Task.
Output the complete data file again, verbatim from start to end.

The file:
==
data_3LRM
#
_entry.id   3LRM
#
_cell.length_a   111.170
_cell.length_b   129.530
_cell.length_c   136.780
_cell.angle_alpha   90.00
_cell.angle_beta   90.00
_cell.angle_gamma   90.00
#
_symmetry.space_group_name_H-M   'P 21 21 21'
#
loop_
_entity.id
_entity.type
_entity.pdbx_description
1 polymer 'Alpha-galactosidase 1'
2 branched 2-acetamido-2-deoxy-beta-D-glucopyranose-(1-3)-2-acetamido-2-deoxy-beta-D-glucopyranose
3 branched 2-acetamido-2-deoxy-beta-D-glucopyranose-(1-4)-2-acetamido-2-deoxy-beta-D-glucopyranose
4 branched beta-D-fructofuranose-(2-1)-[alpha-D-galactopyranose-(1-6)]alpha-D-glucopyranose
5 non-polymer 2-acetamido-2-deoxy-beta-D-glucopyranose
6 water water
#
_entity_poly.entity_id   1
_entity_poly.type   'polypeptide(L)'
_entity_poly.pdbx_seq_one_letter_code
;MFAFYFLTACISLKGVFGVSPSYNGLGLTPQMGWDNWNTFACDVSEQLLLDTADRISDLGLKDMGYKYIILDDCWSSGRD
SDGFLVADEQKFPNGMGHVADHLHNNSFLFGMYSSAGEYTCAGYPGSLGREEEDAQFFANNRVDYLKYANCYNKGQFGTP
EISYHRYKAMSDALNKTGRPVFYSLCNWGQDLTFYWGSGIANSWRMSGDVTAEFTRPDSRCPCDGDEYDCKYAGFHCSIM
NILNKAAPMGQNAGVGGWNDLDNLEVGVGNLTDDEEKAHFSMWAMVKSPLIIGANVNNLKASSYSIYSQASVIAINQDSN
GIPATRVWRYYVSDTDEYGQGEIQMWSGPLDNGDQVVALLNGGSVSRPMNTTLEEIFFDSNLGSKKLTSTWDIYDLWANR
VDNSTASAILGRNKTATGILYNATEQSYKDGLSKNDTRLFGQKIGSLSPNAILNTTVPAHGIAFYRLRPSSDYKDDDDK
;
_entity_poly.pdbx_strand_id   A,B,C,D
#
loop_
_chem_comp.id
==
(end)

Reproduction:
data_3LRM
#
_entry.id   3LRM
#
_cell.length_a   111.170
_cell.length_b   129.530
_cell.length_c   136.780
_cell.angle_alpha   90.00
_cell.angle_beta   90.00
_cell.angle_gamma   90.00
#
_symmetry.space_group_name_H-M   'P 21 21 21'
#
loop_
_entity.id
_entity.type
_entity.pdbx_description
1 polymer 'Alpha-galactosidase 1'
2 branched 2-acetamido-2-deoxy-beta-D-glucopyranose-(1-3)-2-acetamido-2-deoxy-beta-D-glucopyranose
3 branched 2-acetamido-2-deoxy-beta-D-glucopyranose-(1-4)-2-acetamido-2-deoxy-beta-D-glucopyranose
4 branched beta-D-fructofuranose-(2-1)-[alpha-D-galactopyranose-(1-6)]alpha-D-glucopyranose
5 non-polymer 2-acetamido-2-deoxy-beta-D-glucopyranose
6 water water
#
_entity_poly.entity_id   1
_entity_poly.type   'polypeptide(L)'
_entity_poly.pdbx_seq_one_letter_code
;MFAFYFLTACISLKGVFGVSPSYNGLGLTPQMGWDNWNTFACDVSEQLLLDTADRISDLGLKDMGYKYIILDDCWSSGRD
SDGFLVADEQKFPNGMGHVADHLHNNSFLFGMYSSAGEYTCAGYPGSLGREEEDAQFFANNRVDYLKYANCYNKGQFGTP
EISYHRYKAMSDALNKTGRPVFYSLCNWGQDLTFYWGSGIANSWRMSGDVTAEFTRPDSRCPCDGDEYDCKYAGFHCSIM
NILNKAAPMGQNAGVGGWNDLDNLEVGVGNLTDDEEKAHFSMWAMVKSPLIIGANVNNLKASSYSIYSQASVIAINQDSN
GIPATRVWRYYVSDTDEYGQGEIQMWSGPLDNGDQVVALLNGGSVSRPMNTTLEEIFFDSNLGSKKLTSTWDIYDLWANR
VDNSTASAILGRNKTATGILYNATEQSYKDGLSKNDTRLFGQKIGSLSPNAILNTTVPAHGIAFYRLRPSSDYKDDDDK
;
_entity_poly.pdbx_strand_id   A,B,C,D
#
loop_
_chem_comp.id